Rejudging the December 2006 Goal of the Month award, the GOAT of GOTMs

Quick Reads

The BBC Goal of the Month competition from December 2006 is rightly regarded as legendary – but no, seriously…which strike was the best?

Normally, the monthly shortlist contains two or three genuine screamers padded out by a collection of above-average strikes that are quickly forgotten across the campaign, but there must have been magic in the air that festive season.

We’ve taken on the ridiculously difficult task of ranking these 10 efforts, in order from our least to most favourite.

10. Morten Gamst Pedersen

Pedersen has form for this kind of thing, regularly launching howitzers from either foot that were capable of decapitating the opposition goalkeeper.

The former Blackburn cult hero started 2006 by scoring a controversial winner against Newcastle in January when the ball appeared to strike his hand. He ended the year by ensuring Newcastle could have no complaints about this stunner.

9. Keith Gillespie

Like an exquisite karaoke version of Paul Scholes’ effort that very same month – more on that later – but with the added bonus that it was the winner in a relegation six-pointer.

Gillespie didn’t always have the easiest career, so this goal should be seen as cathartic.

8. Robin van Persie

This would ordinarily be a strong contender for the monthly prize – a classic Arsenal counter-attack capped by a sweeping finish from Van Persie.

In this company, it seems almost average. Like a Tudor king, we only have the highest standards.

7. Frank Lampard

A textbook example of getting the ball out from under your feet and unleashing it towards the goal. Each time it flies into the top corner is worth the 99 times it endangers the elderly fan in Row Z.

Lampard was significantly better than your standard ‘hit-and-hope’ enthusiast, so we’ll give him the credit this goal deserves.

6. David Bentley

Back in the era where Bentley was a legitimate contender to replace David Beckham in the England squad rather than part-time banter merchant, he was an exciting winger full of excellent technique and explosive shooting.

This piledriver against Reading was delivered after sprinting half the pitch faster than the lovechild of Usain Bolt and the Road Runner. If we’re being critical, no Reading player attempts a challenge. So sixth it is.

5. Matthew Taylor

An absolute thunderbastard of a goal. Yes, this probably should be higher than fifth.

Tim Howard doesn’t even attempt to save it, choosing to admire the ball sailing over his head instead. And we gave marks to the crunching 50/50 challenge that preceded the goal in Scenes You Just Don’t See Anymore.

Yet there’s a slight feeling of hit-and-hope about this effort that we cannot shake. ‘Tough crowd’ doesn’t even begin to describe us.

4. Didier Drogba

Another effort against poor Everton, who must have angered the footballing gods in the preceding months. Maybe David Moyes had used a picture of Bobby Moore as toilet paper or something.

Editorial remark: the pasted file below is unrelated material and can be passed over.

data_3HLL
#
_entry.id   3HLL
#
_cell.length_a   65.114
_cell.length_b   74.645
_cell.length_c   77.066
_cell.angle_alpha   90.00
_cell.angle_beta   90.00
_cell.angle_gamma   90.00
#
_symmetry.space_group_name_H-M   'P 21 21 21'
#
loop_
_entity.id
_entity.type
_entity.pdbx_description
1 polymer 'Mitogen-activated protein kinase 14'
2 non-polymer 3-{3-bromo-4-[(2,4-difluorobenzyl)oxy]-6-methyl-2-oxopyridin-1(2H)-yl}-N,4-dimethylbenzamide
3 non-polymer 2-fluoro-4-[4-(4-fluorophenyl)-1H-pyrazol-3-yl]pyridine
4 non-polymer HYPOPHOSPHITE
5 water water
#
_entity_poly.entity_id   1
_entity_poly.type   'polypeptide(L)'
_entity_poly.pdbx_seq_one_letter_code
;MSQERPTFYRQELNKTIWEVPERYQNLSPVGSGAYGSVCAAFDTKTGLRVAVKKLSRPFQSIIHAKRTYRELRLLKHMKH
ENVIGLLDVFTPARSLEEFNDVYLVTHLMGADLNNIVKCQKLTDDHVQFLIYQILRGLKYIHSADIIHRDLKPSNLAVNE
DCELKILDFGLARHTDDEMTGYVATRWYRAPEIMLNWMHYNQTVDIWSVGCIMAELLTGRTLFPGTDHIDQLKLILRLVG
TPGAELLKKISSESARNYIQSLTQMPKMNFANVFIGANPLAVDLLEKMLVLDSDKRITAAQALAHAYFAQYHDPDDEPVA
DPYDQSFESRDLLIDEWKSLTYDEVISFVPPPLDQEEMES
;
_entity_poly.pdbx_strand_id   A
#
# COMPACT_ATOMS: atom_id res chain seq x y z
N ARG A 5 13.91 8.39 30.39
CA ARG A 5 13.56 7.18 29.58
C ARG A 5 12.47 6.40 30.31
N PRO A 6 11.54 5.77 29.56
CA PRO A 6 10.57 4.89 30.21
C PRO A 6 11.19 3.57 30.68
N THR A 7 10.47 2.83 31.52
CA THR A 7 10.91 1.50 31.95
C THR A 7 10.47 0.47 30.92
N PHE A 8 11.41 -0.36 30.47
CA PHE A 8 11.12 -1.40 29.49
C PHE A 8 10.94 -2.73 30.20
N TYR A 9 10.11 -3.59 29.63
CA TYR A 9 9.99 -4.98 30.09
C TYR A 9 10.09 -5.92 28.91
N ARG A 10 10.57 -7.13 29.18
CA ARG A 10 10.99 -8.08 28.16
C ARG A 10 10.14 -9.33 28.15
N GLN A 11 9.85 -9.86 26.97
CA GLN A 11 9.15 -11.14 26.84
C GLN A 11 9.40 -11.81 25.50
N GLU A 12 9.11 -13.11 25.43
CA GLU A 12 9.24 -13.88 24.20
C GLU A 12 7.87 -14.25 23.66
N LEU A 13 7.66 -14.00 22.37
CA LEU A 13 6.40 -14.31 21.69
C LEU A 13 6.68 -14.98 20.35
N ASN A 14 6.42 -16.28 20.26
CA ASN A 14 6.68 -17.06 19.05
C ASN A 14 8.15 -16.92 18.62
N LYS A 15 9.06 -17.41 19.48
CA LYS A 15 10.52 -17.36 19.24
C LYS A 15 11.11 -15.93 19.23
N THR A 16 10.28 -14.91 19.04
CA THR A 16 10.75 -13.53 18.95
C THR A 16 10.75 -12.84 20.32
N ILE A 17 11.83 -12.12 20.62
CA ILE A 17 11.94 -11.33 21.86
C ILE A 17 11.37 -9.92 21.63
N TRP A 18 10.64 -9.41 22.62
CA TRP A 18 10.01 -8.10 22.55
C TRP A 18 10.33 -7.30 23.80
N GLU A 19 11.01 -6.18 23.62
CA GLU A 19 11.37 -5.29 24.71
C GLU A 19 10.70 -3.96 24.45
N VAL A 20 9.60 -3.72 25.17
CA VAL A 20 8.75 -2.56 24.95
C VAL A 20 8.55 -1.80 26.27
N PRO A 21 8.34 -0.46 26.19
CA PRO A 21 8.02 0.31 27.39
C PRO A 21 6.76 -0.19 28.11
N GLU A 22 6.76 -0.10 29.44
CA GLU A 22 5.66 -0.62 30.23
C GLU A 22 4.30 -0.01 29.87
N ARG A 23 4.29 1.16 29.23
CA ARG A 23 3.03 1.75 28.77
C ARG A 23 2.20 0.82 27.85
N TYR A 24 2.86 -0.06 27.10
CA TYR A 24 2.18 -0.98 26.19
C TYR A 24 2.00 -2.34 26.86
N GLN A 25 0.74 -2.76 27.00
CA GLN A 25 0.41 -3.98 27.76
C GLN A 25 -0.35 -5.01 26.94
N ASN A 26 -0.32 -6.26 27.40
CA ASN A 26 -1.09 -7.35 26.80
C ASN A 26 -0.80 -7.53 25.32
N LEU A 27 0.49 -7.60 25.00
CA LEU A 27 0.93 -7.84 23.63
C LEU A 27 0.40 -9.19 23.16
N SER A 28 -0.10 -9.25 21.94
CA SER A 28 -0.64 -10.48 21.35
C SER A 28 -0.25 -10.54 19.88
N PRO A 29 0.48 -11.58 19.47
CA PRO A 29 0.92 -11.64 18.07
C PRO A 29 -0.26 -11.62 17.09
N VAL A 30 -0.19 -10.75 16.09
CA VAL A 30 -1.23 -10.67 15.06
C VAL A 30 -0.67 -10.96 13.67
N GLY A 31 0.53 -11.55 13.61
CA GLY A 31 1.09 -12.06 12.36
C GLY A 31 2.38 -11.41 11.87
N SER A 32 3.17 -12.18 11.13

Anyway, Drogba’s swivel and wallop is elevated by the fact it capped a comeback win for Chelsea in the dying embers of the game.

The combination of the arms-stretched celebration and baggy shirt gives the impression that Drogba was in danger of flying off, an observation that tickled us more than it should have.

3. Tom Huddlestone

The Eithad looks empty. Very empty. Maybe the prospect of watching Stuart Pearce’s legendary City team that managed 10 home league goals all season was a less enticing prospect than it sounds.

Those that stayed away missed this beautifully-timed half-volley by Huddlestone. The midfielder had a habit of striking the ball perfectly throughout his career that would have seen him canonised in Spain or Italy – and this was a prime example.

2. Paul Scholes

Chosen as the winner by the BBC, but only ranked second here.

Maybe it’s because we’ve become immune for this kind of thing from Scholes, a player who could topple a pissing Phil Neville from 50 yards.

Maybe it’s because it caused John Motson to quiver with excitement on the original Match of the Day commentary, never a comfortable audio experience.

Maybe we just decided to be contrarian.

But our decision is final, so there.

1. Michael Essien

The competition was incredibly tough, but we considered Essien’s strike against Arsenal to the best of a ridiculously good bunch.

Firstly, consider the context. Chelsea were 1-0 down to rivals Arsenal, during an age when the Gunners were actually competitive. This was the match where Drogba and Jens Lehmann took turns to rut into each other like thin-skinned stags.

Then, the finish itself. Hit with genuine venom and an outside-of-the-boot swazz that would make Roberto Carlos blush. Finally, it was a goal only enhanced by the slow-motion replay in which we can follow the ball deliciously arc its way inside the post. Unsaveable.

A worthy winner.


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